As part of the celebration of the 70th anniversary of Topps baseball cards, we've asked fans (as well as our staff) to submit their all-time favorite baseball cards, and we've broken them down by team. We'll be revealing submissions regularly throughout the season, ranging from the famous to the weird, and everything in between.
Gil Hodges, 1959 Topps
This one was submitted by Dodgers fan Jim Lloyd, who wrote:
"I was 9 years old [when I] discovered baseball and the Dodgers. My dad took me to my first Dodger game at the LA Coliseum. I loved Gil Hodges' No. 14, and that became my favorite number when I played."
The 1959 Topps set is instantly recognizable by its brightly colored borders, player names rendered in all lowercase type and unique circular images.
Hodges is depicted taking a swing while wearing the classic Dodgers home uniform and interlocking “LA” cap.
The 1959 season was the Dodgers’ second after moving from Brooklyn to Los Angeles and also Hodges’ last as a big league regular. He hit .276 with 25 homers and 80 RBIs in the regular season before posting a .391 average in the World Series as the Dodgers won their first title on the West Coast.
After two more seasons with the Dodgers, Hodges returned to New York with the expansion Mets. Hodges ended up managing the 1969 Mets to a stunning victory in the World Series and stayed on as the club’s skipper until his tragic passing from a heart attack in ‘72. -- Thomas Harrigan
Dodgers: Mike Piazza, 1993 Flair
You’ve gotta love a card that reads “Wave of the Future” with an actual wave in the background and a player from the Los Angeles Dodgers on the front. Piazza isn’t actually surfing the Pacific Ocean in the photo, but any time a card indicates a player is part of “the wave of the future,” and that player becomes a Hall of Famer, the scouting reports were right on and it makes for a great keepsake.
Flair was a fancier card produced by Fleer, building upon its Fleer Ultra set to bring to the market a more premium card to compete with other brands. The 1993 set was relatively small -- 300 cards -- but they were beautiful, glossy and thicker than standard baseball cards and included the “Wave of the Future” set, which featured 20 future stars. Among them were Piazza, Manny Ramirez, Trevor Hoffman and others.
Our own Mets beat writer Anthony DiComo submitted this gem, noting that this was one of maybe half a dozen cards that he remembers vividly as an avid collector when he was a kid.
“I remember it vividly,” DiComo wrote. “Piazza standing in his catcher’s gear with a big ocean wave crashing over him. I just thought that card was so cool, and even though I wasn’t a Dodgers fan, I loved Piazza because he was a late-round Draft pick and an Italian-American. That was definitely a memorable card.” -- Manny Randhawa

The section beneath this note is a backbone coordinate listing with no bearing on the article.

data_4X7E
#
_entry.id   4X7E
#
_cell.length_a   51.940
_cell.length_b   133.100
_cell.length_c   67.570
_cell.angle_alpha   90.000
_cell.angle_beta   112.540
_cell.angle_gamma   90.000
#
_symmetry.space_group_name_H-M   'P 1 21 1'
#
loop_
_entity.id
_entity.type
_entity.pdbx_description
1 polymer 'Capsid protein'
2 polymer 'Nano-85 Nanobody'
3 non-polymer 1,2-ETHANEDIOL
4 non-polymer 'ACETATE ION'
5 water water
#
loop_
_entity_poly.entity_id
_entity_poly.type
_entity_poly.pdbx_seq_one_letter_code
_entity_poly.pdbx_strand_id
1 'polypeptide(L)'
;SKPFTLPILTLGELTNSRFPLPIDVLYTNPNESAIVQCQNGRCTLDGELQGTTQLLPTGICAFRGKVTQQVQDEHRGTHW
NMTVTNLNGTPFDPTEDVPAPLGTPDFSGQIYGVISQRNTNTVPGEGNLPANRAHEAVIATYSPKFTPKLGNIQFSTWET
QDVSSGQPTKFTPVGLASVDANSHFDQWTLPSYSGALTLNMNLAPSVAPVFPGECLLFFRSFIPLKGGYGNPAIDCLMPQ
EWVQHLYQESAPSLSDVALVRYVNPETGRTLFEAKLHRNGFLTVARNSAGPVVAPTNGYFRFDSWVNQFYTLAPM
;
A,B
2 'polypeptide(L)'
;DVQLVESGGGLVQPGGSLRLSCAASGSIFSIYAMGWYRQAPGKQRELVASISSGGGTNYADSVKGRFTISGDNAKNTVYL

Iconic Dodgers card: Jackie Robinson, 1956 Topps
What a tremendous card. Even though it is a 1956 Topps, issued in the year of Robinson's final season, it has perhaps the most iconic Robinson play on the front -- the steal of home. The artwork is brilliant, and there is his signature printed across the art and adjacent to a head shot of Robinson.
Robinson, of course, needs no introduction. He was a legend both on the field and off, breaking MLB's color barrier in 1947 and paving the way for Black players to finally have their chance to shine in the Majors. He endured horrific discrimination and persevered, and even with all of that on his shoulders, Robinson was one of the best players in the game. He was named Rookie of the Year in '47, receiving an award that now bears his name.
Robinson played 10 MLB seasons, was the 1949 National League Most Valuable Player -- also winning the batting average crown that year -- and was a six-time All-Star. He helped lead the Brooklyn Dodgers to their first World Series title in franchise history in '55, and was inducted into the Hall of Fame in '62. His number 42 is retired across baseball.
Robinson has such a hallowed place, not only in baseball lore but also in United States and world history, that any collectible of his is a cherished item. The 1956 Topps Robinson is no exception.
"I first saw this card in the mid '80s when I started collecting, and I immediately had to get one," wrote Victor D. of Los Angeles. "It's not his rookie or his rarest card, but I think it's hands down his best looking card and my all-time favorite ... and it still has the faint smell of bubble gum!"
The enormity of Robinson's legacy, which stretches far beyond the baseball diamond, is hard to fully comprehend. But whenever we can get our hands on a piece of Robinson memorabilia, what a privilege that is. With the 1956 Topps Robinson card, that memorabilia comes in the form of a gorgeously illustrated piece of art issued just before Robinson retired from the game.